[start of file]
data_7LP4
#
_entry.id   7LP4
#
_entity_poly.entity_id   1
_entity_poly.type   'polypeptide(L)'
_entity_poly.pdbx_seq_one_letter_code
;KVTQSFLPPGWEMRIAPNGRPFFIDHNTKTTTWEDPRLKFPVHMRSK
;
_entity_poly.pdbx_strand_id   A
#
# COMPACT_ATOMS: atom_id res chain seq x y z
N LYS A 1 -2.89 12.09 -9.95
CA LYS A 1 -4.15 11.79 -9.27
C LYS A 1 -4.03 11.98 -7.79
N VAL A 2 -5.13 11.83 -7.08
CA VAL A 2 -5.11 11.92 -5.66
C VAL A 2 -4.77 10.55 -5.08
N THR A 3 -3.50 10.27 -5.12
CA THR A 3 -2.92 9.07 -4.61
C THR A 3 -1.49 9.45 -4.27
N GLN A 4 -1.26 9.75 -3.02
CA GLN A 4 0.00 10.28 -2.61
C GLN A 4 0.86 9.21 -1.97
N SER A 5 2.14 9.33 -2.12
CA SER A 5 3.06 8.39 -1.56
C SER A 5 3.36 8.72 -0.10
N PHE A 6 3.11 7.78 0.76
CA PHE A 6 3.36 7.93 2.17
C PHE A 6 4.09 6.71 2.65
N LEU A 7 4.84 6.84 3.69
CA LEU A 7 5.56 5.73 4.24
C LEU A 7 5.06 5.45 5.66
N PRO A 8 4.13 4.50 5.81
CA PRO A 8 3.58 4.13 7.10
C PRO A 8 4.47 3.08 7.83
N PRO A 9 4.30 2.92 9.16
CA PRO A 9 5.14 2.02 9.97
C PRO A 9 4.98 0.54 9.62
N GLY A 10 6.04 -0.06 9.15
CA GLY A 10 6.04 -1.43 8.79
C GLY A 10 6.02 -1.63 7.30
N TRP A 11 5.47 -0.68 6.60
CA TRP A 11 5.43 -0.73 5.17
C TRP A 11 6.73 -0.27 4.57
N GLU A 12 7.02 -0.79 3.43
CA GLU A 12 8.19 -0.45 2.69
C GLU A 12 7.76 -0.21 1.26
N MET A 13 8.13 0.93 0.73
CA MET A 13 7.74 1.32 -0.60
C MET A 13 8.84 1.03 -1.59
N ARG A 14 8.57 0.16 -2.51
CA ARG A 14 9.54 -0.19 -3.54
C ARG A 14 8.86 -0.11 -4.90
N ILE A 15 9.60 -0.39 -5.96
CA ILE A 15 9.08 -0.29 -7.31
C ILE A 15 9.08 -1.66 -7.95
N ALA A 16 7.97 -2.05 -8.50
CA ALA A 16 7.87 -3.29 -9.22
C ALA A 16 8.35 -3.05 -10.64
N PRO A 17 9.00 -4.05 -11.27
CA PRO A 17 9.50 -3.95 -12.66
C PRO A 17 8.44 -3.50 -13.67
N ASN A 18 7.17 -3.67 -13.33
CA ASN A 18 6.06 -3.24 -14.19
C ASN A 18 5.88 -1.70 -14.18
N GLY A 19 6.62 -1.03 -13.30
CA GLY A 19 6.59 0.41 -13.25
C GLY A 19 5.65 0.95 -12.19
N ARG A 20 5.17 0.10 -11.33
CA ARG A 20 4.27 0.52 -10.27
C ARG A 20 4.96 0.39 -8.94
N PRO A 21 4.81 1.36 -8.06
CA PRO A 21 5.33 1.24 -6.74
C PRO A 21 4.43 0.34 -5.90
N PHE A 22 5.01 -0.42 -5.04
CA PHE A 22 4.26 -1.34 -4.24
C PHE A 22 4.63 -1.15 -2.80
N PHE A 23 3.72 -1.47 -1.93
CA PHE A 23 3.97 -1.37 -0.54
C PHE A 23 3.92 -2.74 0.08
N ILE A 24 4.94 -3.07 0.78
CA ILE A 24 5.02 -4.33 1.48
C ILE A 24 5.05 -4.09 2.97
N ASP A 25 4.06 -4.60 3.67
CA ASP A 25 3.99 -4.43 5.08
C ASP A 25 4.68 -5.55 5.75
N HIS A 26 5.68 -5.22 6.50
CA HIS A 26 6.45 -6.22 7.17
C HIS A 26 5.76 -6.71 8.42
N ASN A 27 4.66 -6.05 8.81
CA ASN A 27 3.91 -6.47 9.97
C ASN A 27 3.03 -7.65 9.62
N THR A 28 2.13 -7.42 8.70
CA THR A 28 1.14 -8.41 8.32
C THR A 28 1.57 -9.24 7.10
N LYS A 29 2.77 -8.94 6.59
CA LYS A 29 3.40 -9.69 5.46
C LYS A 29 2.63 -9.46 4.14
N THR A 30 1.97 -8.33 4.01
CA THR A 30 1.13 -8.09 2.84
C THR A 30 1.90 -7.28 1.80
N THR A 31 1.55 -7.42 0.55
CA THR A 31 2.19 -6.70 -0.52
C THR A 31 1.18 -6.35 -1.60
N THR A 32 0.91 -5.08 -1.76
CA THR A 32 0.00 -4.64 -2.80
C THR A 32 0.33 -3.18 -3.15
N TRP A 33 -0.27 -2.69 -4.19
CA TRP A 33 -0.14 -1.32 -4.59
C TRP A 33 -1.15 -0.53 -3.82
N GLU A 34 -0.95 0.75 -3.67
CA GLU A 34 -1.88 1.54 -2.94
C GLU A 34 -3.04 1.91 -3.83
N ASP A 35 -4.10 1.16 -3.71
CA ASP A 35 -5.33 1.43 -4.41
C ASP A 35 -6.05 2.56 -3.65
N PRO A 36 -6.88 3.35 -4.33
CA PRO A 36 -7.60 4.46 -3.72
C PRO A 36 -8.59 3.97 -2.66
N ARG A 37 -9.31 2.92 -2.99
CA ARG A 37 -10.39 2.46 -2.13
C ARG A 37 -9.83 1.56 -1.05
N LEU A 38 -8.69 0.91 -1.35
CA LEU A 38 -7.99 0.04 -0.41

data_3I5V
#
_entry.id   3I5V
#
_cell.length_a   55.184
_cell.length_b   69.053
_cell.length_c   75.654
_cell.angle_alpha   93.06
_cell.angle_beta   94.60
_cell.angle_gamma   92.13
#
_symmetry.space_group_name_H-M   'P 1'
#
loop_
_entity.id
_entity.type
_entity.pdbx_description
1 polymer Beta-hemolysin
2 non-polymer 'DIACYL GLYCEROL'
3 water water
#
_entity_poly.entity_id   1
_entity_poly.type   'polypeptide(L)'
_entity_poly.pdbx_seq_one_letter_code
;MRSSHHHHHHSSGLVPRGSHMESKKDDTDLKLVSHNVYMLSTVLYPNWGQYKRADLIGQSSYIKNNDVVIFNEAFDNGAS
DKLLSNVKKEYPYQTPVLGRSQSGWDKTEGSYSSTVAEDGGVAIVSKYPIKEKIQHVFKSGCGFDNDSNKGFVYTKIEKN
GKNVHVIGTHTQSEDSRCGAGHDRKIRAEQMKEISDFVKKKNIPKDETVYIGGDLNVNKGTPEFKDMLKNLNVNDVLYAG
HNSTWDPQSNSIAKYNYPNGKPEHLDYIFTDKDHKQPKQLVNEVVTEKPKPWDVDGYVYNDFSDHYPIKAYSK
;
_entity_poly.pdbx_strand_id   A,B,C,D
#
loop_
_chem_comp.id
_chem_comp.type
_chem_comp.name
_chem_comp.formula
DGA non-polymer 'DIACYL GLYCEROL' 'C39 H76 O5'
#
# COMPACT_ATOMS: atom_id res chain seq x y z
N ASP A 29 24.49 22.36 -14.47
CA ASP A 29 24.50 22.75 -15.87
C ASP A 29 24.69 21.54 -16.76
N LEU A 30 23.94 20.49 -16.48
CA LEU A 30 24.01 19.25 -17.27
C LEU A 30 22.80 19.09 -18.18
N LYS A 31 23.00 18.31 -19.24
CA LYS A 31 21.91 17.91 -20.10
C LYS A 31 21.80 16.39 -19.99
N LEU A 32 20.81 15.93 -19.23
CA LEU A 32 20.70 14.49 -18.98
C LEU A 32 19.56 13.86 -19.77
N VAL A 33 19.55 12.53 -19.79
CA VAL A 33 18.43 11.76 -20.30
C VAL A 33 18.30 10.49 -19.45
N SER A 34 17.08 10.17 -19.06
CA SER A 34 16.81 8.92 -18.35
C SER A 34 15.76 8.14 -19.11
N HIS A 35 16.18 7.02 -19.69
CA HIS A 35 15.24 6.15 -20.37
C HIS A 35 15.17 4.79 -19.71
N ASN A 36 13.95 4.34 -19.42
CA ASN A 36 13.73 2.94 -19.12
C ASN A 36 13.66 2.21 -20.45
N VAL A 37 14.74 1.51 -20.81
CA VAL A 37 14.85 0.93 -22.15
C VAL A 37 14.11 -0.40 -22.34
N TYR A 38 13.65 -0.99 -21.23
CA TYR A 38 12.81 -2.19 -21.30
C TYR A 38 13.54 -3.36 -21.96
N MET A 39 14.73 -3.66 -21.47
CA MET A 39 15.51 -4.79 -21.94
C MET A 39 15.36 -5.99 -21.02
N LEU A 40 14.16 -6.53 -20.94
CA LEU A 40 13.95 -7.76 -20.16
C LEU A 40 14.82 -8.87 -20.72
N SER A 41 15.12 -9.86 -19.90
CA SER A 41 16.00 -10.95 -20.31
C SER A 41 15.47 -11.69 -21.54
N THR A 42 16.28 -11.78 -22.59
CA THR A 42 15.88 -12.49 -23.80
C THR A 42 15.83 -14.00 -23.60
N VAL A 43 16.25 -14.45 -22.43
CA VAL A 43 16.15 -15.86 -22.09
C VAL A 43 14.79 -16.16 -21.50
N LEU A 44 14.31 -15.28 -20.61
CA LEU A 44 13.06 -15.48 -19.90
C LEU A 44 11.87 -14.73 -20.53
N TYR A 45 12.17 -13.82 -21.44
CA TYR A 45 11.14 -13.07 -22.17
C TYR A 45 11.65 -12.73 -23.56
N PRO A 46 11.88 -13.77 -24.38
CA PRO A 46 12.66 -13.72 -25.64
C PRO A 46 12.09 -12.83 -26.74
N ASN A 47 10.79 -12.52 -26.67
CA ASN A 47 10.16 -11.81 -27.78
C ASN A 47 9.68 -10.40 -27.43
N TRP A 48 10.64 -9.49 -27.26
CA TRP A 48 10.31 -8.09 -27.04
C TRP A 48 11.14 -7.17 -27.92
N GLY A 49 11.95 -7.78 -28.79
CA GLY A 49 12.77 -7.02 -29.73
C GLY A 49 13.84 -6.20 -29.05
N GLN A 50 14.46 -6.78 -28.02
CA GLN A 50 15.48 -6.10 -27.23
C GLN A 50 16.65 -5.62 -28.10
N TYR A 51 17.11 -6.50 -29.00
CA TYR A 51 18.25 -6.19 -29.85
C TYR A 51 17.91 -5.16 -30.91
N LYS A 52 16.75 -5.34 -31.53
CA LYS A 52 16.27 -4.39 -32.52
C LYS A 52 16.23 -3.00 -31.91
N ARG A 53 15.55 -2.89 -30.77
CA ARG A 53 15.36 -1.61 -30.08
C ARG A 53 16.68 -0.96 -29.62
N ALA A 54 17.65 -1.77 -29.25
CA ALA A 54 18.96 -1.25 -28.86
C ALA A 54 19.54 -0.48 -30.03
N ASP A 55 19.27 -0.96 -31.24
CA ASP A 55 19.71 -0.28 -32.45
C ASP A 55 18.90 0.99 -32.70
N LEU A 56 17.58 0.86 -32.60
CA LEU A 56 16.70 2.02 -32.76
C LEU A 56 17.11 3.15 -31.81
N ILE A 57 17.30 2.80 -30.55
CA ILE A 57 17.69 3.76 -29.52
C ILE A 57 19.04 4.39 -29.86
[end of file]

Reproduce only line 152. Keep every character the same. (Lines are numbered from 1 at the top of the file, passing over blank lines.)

GKNVHVIGTHTQSEDSRCGAGHDRKIRAEQMKEISDFVKKKNIPKDETVYIGGDLNVNKGTPEFKDMLKNLNVNDVLYAG